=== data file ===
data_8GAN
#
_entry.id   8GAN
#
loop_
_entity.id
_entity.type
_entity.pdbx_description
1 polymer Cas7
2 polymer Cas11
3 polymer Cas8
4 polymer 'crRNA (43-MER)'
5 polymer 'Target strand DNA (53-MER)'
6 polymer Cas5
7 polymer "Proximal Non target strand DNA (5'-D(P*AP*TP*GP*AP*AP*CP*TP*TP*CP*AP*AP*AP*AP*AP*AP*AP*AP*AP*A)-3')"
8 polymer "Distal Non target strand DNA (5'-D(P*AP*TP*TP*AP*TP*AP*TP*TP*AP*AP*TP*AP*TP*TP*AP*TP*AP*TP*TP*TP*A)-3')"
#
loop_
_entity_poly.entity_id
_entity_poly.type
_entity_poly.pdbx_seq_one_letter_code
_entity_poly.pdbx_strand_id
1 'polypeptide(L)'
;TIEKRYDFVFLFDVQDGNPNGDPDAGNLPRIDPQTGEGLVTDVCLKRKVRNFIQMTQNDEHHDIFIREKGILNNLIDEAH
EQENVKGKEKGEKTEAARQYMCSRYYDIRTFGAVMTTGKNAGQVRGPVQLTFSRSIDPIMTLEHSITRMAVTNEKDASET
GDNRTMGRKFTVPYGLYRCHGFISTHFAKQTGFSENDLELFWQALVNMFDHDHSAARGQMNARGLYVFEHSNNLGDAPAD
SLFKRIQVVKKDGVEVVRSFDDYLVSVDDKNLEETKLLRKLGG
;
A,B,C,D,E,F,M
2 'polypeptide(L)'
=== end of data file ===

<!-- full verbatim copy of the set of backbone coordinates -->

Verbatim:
data_8GAN
#
_entry.id   8GAN
#
loop_
_entity.id
_entity.type
_entity.pdbx_description
1 polymer Cas7
2 polymer Cas11
3 polymer Cas8
4 polymer 'crRNA (43-MER)'
5 polymer 'Target strand DNA (53-MER)'
6 polymer Cas5
7 polymer "Proximal Non target strand DNA (5'-D(P*AP*TP*GP*AP*AP*CP*TP*TP*CP*AP*AP*AP*AP*AP*AP*AP*AP*AP*A)-3')"
8 polymer "Distal Non target strand DNA (5'-D(P*AP*TP*TP*AP*TP*AP*TP*TP*AP*AP*TP*AP*TP*TP*AP*TP*AP*TP*TP*TP*A)-3')"
#
loop_
_entity_poly.entity_id
_entity_poly.type
_entity_poly.pdbx_seq_one_letter_code
_entity_poly.pdbx_strand_id
1 'polypeptide(L)'
;TIEKRYDFVFLFDVQDGNPNGDPDAGNLPRIDPQTGEGLVTDVCLKRKVRNFIQMTQNDEHHDIFIREKGILNNLIDEAH
EQENVKGKEKGEKTEAARQYMCSRYYDIRTFGAVMTTGKNAGQVRGPVQLTFSRSIDPIMTLEHSITRMAVTNEKDASET
GDNRTMGRKFTVPYGLYRCHGFISTHFAKQTGFSENDLELFWQALVNMFDHDHSAARGQMNARGLYVFEHSNNLGDAPAD
SLFKRIQVVKKDGVEVVRSFDDYLVSVDDKNLEETKLLRKLGG
;
A,B,C,D,E,F,M
2 'polypeptide(L)'